Faculty members: You're about to get engaged!

We noted yesterday that the Lieutenant Governor was going to speak at a conference on how to fix higher ed. Seems as though, if you are a faculty member, you are about to get engaged:

Lt. Gov. Gavin Newsom said Monday that he and other proponents of online education, including Gov. Jerry Brown, failed to sufficiently engage faculty members in their longstanding push to expand online course offerings at California’s colleges and universities...

Full story at

Faculty Center Election: Concerns Raised

Yours truly is in receipt of three recent emails related to elections now underway at the UCLA Faculty Center. They are reproduced below. The first two are from Bette Billet, President Emerita of the UCLA Faculty Women’s Club, to Julie Sina, president-elect of the Faculty Center. They were circulated to multiple Faculty Center members. She tells me that these emails are “public.” Both of them express concern about the electoral process. There apparently was a response to the first email from Julie Sina which I don’t have. The third email is an official communication from the Faculty Center concerning the elections. (Attached to that message was a pdf file containing election statements by the three candidates for the office of Member at Large which are not reproduced below.)

Note: Yours truly is not making any judgment about the Faculty Center elections and is simply reproducing the emails FYI. I have corrected some typos, etc., in the messages reproduced below.

May 15, 2015

Dear Julie,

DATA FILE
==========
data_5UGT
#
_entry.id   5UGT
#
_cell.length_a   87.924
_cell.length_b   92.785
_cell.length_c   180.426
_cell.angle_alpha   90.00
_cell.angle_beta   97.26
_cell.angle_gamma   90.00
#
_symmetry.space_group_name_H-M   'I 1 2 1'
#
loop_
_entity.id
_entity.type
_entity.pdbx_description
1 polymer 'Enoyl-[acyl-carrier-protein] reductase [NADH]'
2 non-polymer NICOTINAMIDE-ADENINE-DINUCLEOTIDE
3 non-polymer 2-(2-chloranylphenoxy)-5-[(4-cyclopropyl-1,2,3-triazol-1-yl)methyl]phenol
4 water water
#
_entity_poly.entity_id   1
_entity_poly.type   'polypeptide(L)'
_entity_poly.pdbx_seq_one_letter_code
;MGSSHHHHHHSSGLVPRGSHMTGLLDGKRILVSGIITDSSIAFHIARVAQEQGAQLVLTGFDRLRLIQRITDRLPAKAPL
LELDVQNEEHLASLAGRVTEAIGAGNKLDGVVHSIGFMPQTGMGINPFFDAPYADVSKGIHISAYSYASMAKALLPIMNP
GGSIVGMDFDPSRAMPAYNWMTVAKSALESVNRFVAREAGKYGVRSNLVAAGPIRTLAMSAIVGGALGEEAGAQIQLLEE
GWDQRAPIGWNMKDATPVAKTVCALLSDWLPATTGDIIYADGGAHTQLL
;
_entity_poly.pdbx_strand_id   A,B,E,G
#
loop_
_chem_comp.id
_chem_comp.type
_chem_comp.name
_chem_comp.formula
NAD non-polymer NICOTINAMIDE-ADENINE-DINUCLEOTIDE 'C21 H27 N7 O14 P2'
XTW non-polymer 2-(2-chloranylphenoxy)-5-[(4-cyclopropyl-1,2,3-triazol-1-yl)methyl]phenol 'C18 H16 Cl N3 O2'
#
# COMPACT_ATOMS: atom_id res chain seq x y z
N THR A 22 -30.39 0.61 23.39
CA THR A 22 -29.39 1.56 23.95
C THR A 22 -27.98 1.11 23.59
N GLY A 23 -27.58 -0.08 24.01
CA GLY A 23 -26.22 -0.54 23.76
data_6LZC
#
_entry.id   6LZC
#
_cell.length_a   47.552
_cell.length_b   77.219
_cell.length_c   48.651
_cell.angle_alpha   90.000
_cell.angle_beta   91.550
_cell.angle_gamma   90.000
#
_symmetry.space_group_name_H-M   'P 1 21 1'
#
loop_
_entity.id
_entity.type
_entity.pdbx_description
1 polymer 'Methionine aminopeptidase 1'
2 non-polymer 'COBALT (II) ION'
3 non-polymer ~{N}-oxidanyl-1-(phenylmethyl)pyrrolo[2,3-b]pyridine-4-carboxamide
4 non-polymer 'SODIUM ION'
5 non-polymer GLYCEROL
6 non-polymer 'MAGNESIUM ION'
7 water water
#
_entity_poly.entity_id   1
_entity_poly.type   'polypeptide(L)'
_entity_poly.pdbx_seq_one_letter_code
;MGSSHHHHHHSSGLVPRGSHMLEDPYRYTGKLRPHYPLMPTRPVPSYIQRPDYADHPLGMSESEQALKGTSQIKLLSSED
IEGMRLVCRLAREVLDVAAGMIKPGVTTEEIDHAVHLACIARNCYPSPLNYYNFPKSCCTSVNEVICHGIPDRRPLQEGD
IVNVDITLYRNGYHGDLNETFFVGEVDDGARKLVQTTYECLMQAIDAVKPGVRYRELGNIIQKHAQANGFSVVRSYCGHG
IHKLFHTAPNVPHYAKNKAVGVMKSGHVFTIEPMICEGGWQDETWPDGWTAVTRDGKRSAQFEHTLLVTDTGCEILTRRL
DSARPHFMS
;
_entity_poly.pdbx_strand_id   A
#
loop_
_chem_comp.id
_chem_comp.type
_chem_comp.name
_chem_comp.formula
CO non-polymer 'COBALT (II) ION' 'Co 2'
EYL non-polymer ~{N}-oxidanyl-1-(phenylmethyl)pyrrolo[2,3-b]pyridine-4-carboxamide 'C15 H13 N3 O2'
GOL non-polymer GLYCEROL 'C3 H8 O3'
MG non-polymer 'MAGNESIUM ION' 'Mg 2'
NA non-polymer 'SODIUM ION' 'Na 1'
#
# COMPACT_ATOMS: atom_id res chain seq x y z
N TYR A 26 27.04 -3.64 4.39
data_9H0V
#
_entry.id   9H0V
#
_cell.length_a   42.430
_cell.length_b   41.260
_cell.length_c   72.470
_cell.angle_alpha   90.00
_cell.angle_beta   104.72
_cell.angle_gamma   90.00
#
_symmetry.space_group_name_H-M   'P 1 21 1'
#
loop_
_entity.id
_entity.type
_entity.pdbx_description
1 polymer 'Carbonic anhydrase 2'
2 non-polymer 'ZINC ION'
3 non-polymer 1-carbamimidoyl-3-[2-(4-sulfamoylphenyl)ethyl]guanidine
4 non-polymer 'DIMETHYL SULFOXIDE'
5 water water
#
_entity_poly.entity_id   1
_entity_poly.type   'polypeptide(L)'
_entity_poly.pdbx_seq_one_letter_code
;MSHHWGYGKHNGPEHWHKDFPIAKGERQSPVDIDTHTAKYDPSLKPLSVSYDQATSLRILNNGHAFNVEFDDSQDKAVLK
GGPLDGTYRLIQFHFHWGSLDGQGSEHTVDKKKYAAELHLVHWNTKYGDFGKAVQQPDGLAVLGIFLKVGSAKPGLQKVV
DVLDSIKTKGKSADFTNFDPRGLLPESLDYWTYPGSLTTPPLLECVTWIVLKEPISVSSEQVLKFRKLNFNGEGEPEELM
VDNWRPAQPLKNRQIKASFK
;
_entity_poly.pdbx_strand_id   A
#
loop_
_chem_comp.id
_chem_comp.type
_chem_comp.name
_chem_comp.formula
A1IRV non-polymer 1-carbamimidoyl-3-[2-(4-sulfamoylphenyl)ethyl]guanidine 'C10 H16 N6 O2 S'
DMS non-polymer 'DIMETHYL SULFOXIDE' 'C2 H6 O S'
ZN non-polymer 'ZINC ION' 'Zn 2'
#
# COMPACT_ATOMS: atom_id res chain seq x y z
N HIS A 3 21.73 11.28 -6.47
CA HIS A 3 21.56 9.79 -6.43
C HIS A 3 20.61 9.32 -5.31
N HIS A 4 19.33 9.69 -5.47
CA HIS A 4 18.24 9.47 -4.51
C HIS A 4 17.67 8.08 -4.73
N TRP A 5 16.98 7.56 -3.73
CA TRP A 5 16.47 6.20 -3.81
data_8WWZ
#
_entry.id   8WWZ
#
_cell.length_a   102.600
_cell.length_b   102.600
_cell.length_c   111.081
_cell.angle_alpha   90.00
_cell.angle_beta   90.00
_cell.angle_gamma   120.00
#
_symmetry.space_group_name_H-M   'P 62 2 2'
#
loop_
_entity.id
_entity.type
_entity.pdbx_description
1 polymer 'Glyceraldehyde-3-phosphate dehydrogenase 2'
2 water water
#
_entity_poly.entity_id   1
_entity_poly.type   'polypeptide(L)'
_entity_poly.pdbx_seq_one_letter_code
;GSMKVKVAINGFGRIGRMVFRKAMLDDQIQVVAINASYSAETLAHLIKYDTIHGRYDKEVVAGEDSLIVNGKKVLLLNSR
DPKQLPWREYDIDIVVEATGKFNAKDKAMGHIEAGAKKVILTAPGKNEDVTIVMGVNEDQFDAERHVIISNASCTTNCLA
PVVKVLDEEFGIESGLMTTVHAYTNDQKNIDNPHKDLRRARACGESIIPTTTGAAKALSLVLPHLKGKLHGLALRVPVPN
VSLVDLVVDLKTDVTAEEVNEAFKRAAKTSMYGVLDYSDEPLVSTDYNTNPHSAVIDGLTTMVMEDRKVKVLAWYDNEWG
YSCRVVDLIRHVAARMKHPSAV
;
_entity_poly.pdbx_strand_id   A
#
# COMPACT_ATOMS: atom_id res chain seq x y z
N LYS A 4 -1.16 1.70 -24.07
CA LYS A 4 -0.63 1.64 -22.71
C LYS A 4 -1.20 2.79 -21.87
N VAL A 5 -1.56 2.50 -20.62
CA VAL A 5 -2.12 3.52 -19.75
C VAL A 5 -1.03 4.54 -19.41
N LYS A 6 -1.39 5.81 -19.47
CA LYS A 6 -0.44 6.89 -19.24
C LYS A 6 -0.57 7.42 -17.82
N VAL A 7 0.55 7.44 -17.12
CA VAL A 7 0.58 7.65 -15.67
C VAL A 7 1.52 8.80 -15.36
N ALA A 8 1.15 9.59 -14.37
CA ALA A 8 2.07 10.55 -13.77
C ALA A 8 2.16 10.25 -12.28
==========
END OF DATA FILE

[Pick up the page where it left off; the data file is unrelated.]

I am in receipt of a letter you sent to Mike Rich indicating that despite the fact that he has been duly nominated for the open slot for the Faculty Center presidency, he cannot do so and must run for the open Board seat for reasons to be presumably later to be explained to the membership. This is a matter of great concern to me because of the mystery of this seemingly unconstitutional irregularity. In addition, as you know, I am a nominee for the Board position, because I understood that the duly nominated Mike Rich would not run for the Board position, since he was running for the presidency. I am now in a quandary and need your help. Is it the case that Mike Rich is being denied the opportunity to run for the presidency and must, if he chooses to run at all, pursue the Board position? If so, as I have indicated to selected numbers of members who are copied on this email, I will not run against Mike for the Board position and withdraw my nomination. The seemingly endless confusions and irregularities in this year's electoral process are ill designed to promote member participation at a time when the need for member support and contributions are ever more urgently needed. Given the iconic status of the Faculty Center on this campus, the extraordinary efforts of its members to save it from demolition and the fine efforts of this year's Board to reverse the ongoing fiscal drain, it seems urgent to remedy the errors with this year's nominations. Please let me know if I am a candidate for a Board position or whether my withdrawal is accepted because Mike Rich, being unable to secure the nomination for president for reasons of mystery, is  a candidate for a Board position for which, I am told, he was not nominated. I look forward to a speedy reply, as the curtain is about to fall on most unusual drama.